Forty Yukoners working for the federal government are waiting to find out if they’ll have a job by the end of the summer.
And they aren’t alone.
Across the three territories, 124 federal employees, all members of the Public Service Alliance of Canada, have been told that their jobs are on the chopping block.
It’s a difficult situation for these workers, said Julie Docherty, the union’s regional executive vice-president for the North.
“They haven’t been told if their job is going to be kept or not, so they are living in limbo, living in fear and quite frankly wondering, are they going to have a job, are they going be able to pay their mortgages,” she said. “For some of our members, both earners have been effected.
“You can only imagine how they are, the situation they are living in right now.”
The union has been trying to find out details on the cuts, but so far the government has been tight lipped about its plans. And that’s not just with the union, said Docherty.
Even the government’s own parliamentary budget officer has had trouble finding out what is going to be cut, she said.
“It has been quite the struggle to get good, clear information,” said Docherty.
In addition to the 124 union members across the North who have been given notices, there are another 34 positions in the three territories slated to be cut, but not yet identified.
“These cuts are going to have such a detrimental effect, not only on those that lose their livelihood and may have to leave the North, but it affects our small business owners and big business members who live in our community and keep our economy growing,” she said.
With many of the cuts aimed at Parks Canada, it’s certainly a concern for the territory’s tourism operators, said Blake Rogers, executive director of the Tourism Industry Association of the Yukon.
After mining, tourism is one of the biggest sectors of the Yukon’s economy, he said.
Because Parks Canada handles so much of the territory’s tourism, it’s going to be hard to fill the hole left in its absence, said Rogers.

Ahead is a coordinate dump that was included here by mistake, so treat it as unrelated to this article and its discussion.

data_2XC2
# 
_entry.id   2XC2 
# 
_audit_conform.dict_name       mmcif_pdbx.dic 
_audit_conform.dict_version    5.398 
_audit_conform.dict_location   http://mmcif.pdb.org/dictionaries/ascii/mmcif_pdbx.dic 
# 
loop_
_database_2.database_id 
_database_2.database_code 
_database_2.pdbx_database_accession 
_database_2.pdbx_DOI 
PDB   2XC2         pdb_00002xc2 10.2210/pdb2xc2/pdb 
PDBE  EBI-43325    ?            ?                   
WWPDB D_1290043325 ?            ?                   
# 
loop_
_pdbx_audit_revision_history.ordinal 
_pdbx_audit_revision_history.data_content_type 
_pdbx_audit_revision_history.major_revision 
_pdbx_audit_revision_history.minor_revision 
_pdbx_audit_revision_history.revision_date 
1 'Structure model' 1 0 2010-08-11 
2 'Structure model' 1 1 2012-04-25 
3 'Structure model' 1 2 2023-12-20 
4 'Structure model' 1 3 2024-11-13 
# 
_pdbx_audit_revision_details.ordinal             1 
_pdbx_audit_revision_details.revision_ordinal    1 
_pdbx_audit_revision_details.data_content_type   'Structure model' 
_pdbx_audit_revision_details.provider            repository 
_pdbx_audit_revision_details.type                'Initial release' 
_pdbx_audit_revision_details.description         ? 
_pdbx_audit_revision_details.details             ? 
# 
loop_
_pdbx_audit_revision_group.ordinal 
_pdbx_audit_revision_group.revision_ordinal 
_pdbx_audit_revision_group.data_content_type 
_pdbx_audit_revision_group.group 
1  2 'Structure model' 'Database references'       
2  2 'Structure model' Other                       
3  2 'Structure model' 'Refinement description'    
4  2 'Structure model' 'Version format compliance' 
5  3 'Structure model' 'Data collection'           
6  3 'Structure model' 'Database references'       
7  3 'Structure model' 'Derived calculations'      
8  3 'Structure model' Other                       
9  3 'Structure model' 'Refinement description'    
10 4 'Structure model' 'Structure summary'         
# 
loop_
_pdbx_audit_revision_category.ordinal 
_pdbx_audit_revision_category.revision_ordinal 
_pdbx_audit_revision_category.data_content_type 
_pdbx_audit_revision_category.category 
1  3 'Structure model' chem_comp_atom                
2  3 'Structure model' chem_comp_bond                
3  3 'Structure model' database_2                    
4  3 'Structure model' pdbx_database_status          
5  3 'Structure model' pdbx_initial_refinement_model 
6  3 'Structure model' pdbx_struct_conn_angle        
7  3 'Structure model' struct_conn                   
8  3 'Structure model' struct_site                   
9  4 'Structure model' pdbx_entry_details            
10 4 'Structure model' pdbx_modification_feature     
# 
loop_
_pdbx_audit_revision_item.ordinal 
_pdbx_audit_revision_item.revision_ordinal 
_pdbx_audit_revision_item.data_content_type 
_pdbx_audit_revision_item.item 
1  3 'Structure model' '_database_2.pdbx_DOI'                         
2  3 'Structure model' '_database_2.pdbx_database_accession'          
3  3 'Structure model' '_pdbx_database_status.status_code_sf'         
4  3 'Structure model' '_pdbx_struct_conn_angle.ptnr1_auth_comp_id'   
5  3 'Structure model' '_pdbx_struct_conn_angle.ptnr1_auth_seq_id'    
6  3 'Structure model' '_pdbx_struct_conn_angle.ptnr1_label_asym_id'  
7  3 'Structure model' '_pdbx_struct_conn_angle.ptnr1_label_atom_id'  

“The biggest concern is that there has been no plan that we know of,” he said. “There has been no discussion with the federal government or territorial government about filling in these gaps.”
When the tourism association approached Yukon MP Ryan Leef about these cuts, he told them he was going to make a case for Parks Canada to the federal government.
They were supposed to have a follow-up meeting in early June, but the association is still waiting.
Funding for Parks Canada is money well spent, said Rogers.
According to a report by the federal government last year, Parks Canada sites in the Yukon produced almost $6.9 million in direct revenue, contributed $10.2 million to the Yukon’s gross domestic product, generated $7.5 million in labour income, created the equivalent of 145 full-time jobs and brought in $600,000 in tax revenue to the territory, in 2009.
“Unless there’s some hidden document out there showing that Parks Canada is bad for the economy somehow, it just doesn’t make any sense,” said Rogers.
When simply getting information from the government is “like pulling teeth,” said Docherty, getting them to actually reconsider the cuts will be even harder.
“The Harper government has disdain and a hostility to anything that has the word ‘public’ in it, to anything that has the word ‘services’ in it and to anything that refers to our public sector workers,” she said.
She’s hoping that putting pressure on the Yukon’s territorial and federal representatives will be more effective.
“We have to get the attention of Leef and (Premier Darrell) Pasloski and tell them they are doing such a disservice to Yukoners, get them engaged in this and get them to start standing up for Yukoners, instead of abandoning them at the time when we need them most,” said Docherty. “They should be ashamed.”
Both Leef and Pasloski were unavailable for comment.
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